Better Moral Discernment Requires the Cultivation of the Imagination

Christ and Pop Culture’s Nick Olson:

While I understand what Asay means, I think making this type of distinction is precisely where many Christian film critics misunderstand a crucial aspect of assessing film in the discerning way that they intend. Considering the moral tenor of a film has far more to do with how a film treats its content than with the specific content itself. (Which is not to say that the latter does not matter, merely that the former is significantly overlooked given its importance.) If the qualities that constitute effective storytelling are not done well, then the specific message of that story, however moral, will be compromised by virtue of these aesthetic failures.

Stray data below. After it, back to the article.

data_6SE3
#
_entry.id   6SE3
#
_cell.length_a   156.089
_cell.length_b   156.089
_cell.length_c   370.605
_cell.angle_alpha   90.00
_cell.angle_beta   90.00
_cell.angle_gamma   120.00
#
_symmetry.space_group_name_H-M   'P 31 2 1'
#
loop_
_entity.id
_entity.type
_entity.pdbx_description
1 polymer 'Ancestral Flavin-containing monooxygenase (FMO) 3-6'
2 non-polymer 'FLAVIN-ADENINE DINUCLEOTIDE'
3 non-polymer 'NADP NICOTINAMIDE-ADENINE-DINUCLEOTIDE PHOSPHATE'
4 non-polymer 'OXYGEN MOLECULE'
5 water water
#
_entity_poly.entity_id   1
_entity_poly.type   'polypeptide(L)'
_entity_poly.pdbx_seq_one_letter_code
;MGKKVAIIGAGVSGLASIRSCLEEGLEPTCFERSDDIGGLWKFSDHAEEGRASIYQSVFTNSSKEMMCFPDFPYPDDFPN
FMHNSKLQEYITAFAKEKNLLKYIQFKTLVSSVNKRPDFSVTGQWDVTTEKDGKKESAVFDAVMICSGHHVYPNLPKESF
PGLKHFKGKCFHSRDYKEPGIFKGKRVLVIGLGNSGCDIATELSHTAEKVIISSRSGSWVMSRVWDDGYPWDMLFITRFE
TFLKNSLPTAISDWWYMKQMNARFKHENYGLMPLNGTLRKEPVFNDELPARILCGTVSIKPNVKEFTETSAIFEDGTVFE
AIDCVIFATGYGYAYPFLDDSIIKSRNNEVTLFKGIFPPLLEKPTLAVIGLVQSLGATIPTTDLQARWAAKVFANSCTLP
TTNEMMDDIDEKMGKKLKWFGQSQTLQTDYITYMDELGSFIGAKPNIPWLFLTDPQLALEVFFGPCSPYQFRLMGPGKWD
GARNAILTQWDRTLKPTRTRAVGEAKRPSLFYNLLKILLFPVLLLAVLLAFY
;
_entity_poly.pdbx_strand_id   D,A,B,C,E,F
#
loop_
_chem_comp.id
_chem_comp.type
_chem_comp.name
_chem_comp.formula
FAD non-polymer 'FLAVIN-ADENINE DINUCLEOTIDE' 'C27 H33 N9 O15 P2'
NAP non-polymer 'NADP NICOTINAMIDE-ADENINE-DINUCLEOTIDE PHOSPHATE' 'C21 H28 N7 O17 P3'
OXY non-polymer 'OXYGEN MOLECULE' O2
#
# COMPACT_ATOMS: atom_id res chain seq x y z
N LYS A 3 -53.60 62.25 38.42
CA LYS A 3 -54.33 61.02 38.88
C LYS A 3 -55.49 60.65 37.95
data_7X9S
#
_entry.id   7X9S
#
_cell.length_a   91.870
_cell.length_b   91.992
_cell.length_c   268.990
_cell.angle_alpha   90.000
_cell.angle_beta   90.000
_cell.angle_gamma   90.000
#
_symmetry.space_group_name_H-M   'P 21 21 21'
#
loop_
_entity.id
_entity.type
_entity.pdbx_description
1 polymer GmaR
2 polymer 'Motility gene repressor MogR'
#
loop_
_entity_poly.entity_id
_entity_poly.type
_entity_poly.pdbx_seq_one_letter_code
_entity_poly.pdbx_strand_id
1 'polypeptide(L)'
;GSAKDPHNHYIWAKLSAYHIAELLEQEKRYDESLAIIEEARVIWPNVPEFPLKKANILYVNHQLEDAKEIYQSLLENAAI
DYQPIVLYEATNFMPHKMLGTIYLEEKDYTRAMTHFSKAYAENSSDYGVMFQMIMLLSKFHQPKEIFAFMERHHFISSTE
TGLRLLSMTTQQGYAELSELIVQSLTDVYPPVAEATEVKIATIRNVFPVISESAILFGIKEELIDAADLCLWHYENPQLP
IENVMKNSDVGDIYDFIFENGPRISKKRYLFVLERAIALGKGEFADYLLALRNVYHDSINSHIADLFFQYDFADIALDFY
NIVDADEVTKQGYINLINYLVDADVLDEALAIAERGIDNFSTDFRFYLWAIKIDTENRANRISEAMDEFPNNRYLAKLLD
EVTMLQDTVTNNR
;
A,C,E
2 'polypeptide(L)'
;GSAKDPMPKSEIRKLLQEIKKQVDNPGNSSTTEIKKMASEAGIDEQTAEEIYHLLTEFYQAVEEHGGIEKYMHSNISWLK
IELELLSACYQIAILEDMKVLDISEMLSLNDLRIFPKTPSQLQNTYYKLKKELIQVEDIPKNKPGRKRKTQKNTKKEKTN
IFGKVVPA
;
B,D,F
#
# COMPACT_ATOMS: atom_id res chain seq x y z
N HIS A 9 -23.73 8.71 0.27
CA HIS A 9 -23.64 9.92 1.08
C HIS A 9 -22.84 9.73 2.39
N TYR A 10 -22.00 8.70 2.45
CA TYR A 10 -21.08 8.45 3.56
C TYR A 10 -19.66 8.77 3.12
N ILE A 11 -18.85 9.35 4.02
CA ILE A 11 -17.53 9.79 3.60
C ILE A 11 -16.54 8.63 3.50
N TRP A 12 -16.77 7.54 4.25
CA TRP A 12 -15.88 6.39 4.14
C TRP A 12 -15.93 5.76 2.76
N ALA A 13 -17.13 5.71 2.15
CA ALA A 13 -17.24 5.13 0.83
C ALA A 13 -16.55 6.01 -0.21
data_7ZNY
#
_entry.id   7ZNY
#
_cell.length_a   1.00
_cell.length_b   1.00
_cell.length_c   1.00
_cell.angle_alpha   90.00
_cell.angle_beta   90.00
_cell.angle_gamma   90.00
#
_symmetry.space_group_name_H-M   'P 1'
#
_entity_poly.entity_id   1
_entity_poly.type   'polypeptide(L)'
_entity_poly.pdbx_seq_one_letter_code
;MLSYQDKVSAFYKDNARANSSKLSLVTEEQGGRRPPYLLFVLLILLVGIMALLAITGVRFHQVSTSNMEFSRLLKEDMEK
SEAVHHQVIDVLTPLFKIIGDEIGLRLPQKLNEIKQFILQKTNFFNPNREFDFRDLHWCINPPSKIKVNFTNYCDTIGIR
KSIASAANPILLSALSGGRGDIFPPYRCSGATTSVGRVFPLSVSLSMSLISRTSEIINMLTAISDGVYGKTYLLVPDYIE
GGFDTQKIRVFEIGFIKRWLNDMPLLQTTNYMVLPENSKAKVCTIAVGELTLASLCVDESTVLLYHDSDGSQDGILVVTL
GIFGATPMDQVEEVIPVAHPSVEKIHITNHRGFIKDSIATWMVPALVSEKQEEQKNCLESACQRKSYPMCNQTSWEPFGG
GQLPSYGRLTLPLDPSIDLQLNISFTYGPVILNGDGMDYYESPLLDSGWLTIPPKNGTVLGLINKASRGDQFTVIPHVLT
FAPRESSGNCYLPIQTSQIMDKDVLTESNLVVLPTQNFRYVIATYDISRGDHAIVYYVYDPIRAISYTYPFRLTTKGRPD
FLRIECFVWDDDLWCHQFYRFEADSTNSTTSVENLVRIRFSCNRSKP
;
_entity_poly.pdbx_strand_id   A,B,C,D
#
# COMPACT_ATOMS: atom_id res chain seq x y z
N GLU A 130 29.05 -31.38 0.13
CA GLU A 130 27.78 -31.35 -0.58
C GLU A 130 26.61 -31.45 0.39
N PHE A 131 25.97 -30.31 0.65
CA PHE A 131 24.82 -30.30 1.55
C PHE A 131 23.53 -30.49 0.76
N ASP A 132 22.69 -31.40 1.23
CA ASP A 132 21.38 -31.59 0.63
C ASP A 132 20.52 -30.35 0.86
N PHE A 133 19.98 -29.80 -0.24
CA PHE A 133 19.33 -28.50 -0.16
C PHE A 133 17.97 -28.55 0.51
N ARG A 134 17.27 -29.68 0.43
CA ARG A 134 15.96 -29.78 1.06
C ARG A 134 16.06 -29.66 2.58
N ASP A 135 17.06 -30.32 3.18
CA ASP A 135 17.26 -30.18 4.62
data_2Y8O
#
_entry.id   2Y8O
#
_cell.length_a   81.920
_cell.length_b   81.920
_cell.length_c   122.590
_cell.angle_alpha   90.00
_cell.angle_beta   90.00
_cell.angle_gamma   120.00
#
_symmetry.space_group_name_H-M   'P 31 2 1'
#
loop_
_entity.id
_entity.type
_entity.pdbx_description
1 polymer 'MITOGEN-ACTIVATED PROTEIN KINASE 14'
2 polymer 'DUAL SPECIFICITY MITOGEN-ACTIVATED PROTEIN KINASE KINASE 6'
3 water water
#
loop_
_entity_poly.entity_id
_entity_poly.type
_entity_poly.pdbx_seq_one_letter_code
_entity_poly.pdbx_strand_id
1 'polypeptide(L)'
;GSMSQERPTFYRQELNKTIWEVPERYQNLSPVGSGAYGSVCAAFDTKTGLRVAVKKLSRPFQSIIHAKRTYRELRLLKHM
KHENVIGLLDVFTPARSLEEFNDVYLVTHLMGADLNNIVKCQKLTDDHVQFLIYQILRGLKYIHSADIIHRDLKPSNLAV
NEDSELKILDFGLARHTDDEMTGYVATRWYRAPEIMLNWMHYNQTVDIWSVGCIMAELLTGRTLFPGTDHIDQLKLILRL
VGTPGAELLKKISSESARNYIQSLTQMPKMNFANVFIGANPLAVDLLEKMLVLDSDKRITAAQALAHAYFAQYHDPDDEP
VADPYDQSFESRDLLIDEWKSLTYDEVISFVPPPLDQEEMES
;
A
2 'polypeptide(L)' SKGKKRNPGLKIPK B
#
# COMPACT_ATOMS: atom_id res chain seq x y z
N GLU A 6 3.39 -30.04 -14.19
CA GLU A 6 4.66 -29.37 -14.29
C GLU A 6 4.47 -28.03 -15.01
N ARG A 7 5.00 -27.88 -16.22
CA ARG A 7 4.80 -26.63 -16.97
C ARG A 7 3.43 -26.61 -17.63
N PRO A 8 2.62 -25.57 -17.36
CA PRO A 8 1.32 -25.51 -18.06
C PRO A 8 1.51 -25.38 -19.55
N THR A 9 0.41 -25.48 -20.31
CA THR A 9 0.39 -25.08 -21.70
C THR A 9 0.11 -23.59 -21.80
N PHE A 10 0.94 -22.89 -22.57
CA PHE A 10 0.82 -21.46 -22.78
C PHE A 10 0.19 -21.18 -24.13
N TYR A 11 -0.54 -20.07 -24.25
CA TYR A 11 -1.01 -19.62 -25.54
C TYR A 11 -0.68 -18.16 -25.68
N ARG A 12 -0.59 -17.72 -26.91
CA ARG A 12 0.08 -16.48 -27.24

Why have we come to make a rigid separation between content and context, between the what and the how, between the ethical and the aesthetic? Too many reasons to fit within the scope of this article, I’m afraid. Suffice to say, moral issues cannot be considered well when divorced from narrative context. This means that ethics are inextricably interwoven in good storytelling, or put differently, the Christian message is not something that can be properly depicted or considered apart from aesthetic considerations.